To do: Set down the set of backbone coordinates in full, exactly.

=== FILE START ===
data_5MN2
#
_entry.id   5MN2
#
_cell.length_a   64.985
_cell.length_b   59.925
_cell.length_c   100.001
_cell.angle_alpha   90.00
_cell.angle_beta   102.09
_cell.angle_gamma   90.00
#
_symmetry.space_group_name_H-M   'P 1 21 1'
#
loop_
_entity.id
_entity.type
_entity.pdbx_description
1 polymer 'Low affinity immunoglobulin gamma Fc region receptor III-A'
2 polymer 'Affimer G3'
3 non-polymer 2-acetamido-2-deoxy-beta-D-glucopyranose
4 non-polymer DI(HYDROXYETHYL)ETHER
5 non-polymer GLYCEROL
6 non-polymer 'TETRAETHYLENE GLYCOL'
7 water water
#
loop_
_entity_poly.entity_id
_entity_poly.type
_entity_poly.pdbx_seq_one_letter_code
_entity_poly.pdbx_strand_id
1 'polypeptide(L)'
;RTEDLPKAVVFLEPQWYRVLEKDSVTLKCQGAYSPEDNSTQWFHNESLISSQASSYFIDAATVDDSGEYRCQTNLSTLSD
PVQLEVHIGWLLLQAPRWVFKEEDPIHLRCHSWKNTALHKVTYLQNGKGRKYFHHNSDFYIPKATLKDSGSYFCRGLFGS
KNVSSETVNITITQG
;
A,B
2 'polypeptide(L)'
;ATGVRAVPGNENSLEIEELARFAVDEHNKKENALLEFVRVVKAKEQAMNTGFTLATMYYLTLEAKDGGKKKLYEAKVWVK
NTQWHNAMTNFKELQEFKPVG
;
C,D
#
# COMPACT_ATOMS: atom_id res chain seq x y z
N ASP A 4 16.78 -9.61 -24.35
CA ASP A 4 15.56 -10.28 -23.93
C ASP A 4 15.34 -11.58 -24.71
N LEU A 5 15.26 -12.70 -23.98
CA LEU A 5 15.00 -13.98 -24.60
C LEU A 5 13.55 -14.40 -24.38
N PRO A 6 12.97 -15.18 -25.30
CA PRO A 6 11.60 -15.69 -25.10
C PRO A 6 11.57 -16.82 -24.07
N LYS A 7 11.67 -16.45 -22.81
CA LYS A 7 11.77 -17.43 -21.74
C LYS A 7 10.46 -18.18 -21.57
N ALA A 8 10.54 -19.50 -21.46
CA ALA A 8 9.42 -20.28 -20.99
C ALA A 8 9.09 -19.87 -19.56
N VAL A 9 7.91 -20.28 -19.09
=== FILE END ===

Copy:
data_5MN2
#
_entry.id   5MN2
#
_cell.length_a   64.985
_cell.length_b   59.925
_cell.length_c   100.001
_cell.angle_alpha   90.00
_cell.angle_beta   102.09
_cell.angle_gamma   90.00
#
_symmetry.space_group_name_H-M   'P 1 21 1'
#
loop_
_entity.id
_entity.type
_entity.pdbx_description
1 polymer 'Low affinity immunoglobulin gamma Fc region receptor III-A'
2 polymer 'Affimer G3'
3 non-polymer 2-acetamido-2-deoxy-beta-D-glucopyranose
4 non-polymer DI(HYDROXYETHYL)ETHER
5 non-polymer GLYCEROL
6 non-polymer 'TETRAETHYLENE GLYCOL'
7 water water
#
loop_
_entity_poly.entity_id
_entity_poly.type
_entity_poly.pdbx_seq_one_letter_code
_entity_poly.pdbx_strand_id
1 'polypeptide(L)'
;RTEDLPKAVVFLEPQWYRVLEKDSVTLKCQGAYSPEDNSTQWFHNESLISSQASSYFIDAATVDDSGEYRCQTNLSTLSD
PVQLEVHIGWLLLQAPRWVFKEEDPIHLRCHSWKNTALHKVTYLQNGKGRKYFHHNSDFYIPKATLKDSGSYFCRGLFGS
KNVSSETVNITITQG
;
A,B
2 'polypeptide(L)'
;ATGVRAVPGNENSLEIEELARFAVDEHNKKENALLEFVRVVKAKEQAMNTGFTLATMYYLTLEAKDGGKKKLYEAKVWVK
NTQWHNAMTNFKELQEFKPVG
;
C,D
#
# COMPACT_ATOMS: atom_id res chain seq x y z
N ASP A 4 16.78 -9.61 -24.35
CA ASP A 4 15.56 -10.28 -23.93
C ASP A 4 15.34 -11.58 -24.71
N LEU A 5 15.26 -12.70 -23.98
CA LEU A 5 15.00 -13.98 -24.60
C LEU A 5 13.55 -14.40 -24.38
N PRO A 6 12.97 -15.18 -25.30
CA PRO A 6 11.60 -15.69 -25.10
C PRO A 6 11.57 -16.82 -24.07
N LYS A 7 11.67 -16.45 -22.81
CA LYS A 7 11.77 -17.43 -21.74
C LYS A 7 10.46 -18.18 -21.57
N ALA A 8 10.54 -19.50 -21.46
CA ALA A 8 9.42 -20.28 -20.99
C ALA A 8 9.09 -19.87 -19.56
N VAL A 9 7.91 -20.28 -19.09